In a first step 192, CBI 50 receives aggregation packet 90, stores it in its buffer 55, and divides the aggregation packet into its payloads. The division is performed using knowledge of the lengths of the payloads, which typically have the preset fixed length described above. In the cases where the payload length is not fixed, the length is passed with the payload and is included in aggregation packet 90, as is also described above. In these cases, CBI 50 uses the values of the length to correctly divide aggregation packet 90 into its payloads.
In a second step 194, processor 52 refers to order list 57 and session table 53. From the list and the table, processor 52 determines to which adapter 51E each payload is to be sent, and forwards the payloads accordingly. (As stated above, session tables 47 and 53, and lists 29 and 57, are substantially identical).
In a final step 196, each adapter uses the session information in table 53 to reconstitute the complete packet of the payload. The adapter then forwards the complete packet, via its respective network, to the appropriate ground station 61. Process 190 then concludes.
The descriptions above with reference to
Generally similar processes to those described above are followed for inbound packets from networks 60, 62, 64, and 66 to region 12, and those skilled in the art will be able to adapt the processes described herein, mutatis mutandis, to apply to inbound packets.
It will be appreciated that the embodiments described above are cited by way of example, and that the invention is not limited to what has been particularly shown and described hereinabove. Rather, the scope of the invention includes both combinations and subcombinations of the various features described hereinabove, as well as variations and modifications thereof which would occur to persons skilled in the art upon reading the foregoing description and which are not disclosed in the prior art.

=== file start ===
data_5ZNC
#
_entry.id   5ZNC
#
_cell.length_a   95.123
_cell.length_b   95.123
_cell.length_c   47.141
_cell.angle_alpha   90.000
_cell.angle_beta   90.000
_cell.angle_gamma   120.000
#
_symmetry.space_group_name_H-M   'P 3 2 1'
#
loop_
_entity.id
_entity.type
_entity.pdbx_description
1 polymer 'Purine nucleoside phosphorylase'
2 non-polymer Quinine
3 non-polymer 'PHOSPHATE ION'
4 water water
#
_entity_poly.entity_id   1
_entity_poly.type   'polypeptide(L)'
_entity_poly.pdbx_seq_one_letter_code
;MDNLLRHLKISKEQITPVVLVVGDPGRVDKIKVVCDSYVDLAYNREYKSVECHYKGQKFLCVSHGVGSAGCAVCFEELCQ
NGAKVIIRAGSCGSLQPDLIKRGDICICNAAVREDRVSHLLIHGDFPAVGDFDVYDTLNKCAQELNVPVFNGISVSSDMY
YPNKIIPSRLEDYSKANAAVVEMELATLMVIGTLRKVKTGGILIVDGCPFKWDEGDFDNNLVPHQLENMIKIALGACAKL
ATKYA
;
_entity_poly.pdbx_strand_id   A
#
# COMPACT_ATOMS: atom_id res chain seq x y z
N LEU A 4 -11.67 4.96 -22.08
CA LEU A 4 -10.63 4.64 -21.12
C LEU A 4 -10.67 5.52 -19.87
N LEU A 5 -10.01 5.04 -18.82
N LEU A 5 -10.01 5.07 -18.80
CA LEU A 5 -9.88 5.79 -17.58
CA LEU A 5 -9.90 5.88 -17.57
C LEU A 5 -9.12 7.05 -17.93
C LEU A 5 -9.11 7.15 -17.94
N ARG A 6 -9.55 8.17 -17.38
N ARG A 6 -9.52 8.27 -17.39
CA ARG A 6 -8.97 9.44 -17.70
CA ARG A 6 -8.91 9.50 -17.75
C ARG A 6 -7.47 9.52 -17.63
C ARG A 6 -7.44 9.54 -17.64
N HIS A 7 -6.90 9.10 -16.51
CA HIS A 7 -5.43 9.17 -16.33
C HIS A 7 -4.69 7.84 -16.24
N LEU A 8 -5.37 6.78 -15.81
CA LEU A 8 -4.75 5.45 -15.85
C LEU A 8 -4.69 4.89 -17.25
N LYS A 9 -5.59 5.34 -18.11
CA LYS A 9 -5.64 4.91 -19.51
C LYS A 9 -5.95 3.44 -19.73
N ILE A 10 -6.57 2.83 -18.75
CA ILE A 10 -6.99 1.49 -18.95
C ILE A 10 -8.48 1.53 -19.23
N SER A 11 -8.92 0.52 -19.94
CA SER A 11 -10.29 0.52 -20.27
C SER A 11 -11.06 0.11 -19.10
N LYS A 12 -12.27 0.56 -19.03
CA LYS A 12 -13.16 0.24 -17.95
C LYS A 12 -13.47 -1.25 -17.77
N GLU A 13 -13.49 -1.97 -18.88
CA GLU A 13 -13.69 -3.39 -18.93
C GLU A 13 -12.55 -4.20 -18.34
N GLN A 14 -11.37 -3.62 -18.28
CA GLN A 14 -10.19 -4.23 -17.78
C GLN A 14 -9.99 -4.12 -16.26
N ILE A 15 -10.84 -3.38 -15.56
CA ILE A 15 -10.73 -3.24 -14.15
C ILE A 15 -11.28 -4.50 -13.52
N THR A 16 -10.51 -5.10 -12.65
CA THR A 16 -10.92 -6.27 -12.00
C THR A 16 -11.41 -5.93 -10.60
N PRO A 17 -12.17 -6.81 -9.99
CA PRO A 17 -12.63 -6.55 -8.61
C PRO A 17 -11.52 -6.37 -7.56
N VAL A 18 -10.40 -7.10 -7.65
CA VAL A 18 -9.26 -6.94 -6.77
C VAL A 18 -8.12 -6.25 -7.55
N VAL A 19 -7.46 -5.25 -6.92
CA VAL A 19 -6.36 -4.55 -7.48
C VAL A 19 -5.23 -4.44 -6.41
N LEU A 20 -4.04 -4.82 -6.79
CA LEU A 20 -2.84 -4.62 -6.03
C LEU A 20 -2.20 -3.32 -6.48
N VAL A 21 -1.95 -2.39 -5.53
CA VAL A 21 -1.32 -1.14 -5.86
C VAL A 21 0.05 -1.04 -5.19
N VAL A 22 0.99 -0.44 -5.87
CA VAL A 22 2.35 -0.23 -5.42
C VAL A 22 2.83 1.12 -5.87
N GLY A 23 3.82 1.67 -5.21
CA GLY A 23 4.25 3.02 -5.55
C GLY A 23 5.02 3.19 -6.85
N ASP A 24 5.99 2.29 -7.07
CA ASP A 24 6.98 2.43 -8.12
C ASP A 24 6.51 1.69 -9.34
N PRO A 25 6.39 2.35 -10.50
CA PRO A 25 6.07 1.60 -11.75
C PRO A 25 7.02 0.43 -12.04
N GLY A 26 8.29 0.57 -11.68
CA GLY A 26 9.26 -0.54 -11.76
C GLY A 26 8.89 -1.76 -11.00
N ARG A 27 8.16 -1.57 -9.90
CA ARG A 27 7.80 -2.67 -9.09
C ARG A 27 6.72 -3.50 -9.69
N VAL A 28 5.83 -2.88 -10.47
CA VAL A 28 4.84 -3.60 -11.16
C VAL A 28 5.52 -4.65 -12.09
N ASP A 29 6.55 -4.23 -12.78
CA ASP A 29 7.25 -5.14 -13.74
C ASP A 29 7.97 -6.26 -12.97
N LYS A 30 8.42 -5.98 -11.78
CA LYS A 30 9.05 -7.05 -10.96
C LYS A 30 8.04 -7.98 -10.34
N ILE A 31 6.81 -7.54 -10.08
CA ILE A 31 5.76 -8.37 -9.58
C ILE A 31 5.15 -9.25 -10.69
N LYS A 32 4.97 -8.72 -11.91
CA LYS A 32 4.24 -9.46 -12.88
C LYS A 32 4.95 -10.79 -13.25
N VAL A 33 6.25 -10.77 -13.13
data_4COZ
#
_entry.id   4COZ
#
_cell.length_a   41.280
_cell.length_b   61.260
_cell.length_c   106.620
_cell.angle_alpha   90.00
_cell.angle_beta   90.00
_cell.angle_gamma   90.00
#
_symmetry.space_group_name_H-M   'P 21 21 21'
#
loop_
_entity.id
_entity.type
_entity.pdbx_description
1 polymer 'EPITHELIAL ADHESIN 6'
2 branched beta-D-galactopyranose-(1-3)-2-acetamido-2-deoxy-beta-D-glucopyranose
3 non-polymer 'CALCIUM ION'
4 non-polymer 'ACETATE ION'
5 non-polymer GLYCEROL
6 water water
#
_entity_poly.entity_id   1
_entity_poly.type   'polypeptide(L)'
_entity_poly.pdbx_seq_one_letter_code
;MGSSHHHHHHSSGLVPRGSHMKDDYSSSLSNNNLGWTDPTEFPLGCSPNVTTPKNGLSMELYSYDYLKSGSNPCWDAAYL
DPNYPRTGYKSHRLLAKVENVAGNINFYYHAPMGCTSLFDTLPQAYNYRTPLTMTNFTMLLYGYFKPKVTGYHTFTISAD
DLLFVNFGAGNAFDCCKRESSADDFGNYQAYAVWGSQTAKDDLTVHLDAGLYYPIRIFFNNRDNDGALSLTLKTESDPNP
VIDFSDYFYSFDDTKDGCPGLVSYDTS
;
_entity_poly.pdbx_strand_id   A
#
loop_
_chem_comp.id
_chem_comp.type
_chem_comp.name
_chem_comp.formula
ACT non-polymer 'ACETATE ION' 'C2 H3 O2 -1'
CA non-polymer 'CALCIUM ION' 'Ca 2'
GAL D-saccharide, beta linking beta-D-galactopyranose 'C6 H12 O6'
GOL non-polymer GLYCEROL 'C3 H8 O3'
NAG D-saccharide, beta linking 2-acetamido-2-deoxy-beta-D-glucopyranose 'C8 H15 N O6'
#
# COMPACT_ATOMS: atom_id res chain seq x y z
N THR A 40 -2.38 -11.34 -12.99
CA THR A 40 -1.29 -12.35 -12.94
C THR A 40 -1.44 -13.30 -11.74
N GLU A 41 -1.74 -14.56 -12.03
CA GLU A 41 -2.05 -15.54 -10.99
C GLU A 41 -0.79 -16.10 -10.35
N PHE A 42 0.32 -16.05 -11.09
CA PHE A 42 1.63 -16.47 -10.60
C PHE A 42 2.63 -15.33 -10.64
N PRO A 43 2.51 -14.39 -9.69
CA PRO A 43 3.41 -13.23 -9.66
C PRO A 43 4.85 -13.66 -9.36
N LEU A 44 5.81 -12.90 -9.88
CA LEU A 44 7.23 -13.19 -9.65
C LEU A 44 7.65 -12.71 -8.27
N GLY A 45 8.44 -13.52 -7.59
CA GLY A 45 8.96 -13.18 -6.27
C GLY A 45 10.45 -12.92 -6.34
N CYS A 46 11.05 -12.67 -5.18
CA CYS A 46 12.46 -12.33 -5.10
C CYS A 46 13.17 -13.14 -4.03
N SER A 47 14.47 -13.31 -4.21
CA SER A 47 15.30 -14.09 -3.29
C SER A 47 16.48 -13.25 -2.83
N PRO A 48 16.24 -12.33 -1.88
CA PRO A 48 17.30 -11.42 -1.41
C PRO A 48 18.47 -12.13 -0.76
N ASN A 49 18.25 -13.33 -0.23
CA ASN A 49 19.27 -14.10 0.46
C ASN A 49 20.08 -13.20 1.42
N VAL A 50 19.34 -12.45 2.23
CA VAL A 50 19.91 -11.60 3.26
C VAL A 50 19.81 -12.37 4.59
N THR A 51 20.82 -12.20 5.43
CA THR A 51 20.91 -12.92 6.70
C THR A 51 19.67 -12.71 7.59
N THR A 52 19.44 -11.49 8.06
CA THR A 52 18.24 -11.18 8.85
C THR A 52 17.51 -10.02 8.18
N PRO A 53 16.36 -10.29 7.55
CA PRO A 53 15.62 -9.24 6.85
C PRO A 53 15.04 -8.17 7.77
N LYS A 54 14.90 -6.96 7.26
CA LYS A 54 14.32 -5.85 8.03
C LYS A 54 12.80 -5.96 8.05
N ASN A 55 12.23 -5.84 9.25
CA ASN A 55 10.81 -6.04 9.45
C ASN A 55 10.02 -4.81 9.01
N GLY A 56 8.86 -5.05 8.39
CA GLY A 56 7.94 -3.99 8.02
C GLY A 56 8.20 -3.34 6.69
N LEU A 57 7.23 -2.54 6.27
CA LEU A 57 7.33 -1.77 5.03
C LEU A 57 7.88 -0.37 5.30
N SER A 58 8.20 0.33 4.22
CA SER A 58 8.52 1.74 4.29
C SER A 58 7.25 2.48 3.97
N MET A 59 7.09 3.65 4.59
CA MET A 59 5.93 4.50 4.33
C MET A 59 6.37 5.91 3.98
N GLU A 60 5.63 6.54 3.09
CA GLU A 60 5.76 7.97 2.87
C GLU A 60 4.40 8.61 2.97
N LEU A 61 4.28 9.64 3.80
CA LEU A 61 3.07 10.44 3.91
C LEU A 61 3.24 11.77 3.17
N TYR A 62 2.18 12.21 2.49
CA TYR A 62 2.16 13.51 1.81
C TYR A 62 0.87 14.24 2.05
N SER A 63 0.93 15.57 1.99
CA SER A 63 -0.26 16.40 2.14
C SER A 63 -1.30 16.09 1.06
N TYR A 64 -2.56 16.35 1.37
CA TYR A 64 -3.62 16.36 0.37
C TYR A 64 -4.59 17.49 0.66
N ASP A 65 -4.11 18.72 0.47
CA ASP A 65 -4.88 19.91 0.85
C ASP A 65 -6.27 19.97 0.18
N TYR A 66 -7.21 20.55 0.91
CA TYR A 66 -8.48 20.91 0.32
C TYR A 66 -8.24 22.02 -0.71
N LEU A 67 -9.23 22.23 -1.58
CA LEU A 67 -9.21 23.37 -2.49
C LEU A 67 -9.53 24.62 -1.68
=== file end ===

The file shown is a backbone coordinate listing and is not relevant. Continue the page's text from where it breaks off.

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|1||Information Science Institute: "Internet Protocol, DARPA Internet Program Protocol Specification," RFC 791, The Internet Engineering Task Force (IETF) Request for Comments, pp. 1-49, Sep. 1981.|
|2||International Search Report and Written Opinion-PCT/US2007/080721 , International Search Authority-European Patent Office-Mar. 26, 2008.|
|3||International Search Report and Written Opinion—PCT/US2007/080721 , International Search Authority—European Patent Office—Mar. 26, 2008.|
|4||Postel: "User Datagram Protocol," RFC 768, The Internet Engineering Task Force (IETC) Request for Comments, Information Science Institute, pp. 1-3, Aug. 28, 1980.|
|5||RFC 793, "Transmission Control Protocol Darpa Internet Program Protocol Specification", (Sep. 1981).|
|6||Schulzrinne et al. "RTP: A Transport protocol for Real-Time Applications", Jan. 1996, IETF RFC 1889, entire document .|
|U.S. Classification||370/230.1, 709/236, 370/316, 709/227, 370/349, 370/474, 370/395.21, 709/238|
|International Classification||H04L12/56, H04B7/185, H04J3/16, H04L12/28, G06F15/173, G01R31/08, G06F15/16, H04J3/24|
|Apr 16, 2007||AS||Assignment|
Owner name: QUALCOMM INCORPORATED, CALIFORNIA
Free format text: ASSIGNMENT OF ASSIGNORS INTEREST;ASSIGNOR:ERUCHIMOVITCH, BARUCH;REEL/FRAME:019165/0582
Effective date: 20070410
|Dec 29, 2014||FPAY||Fee payment|
Year of fee payment: 4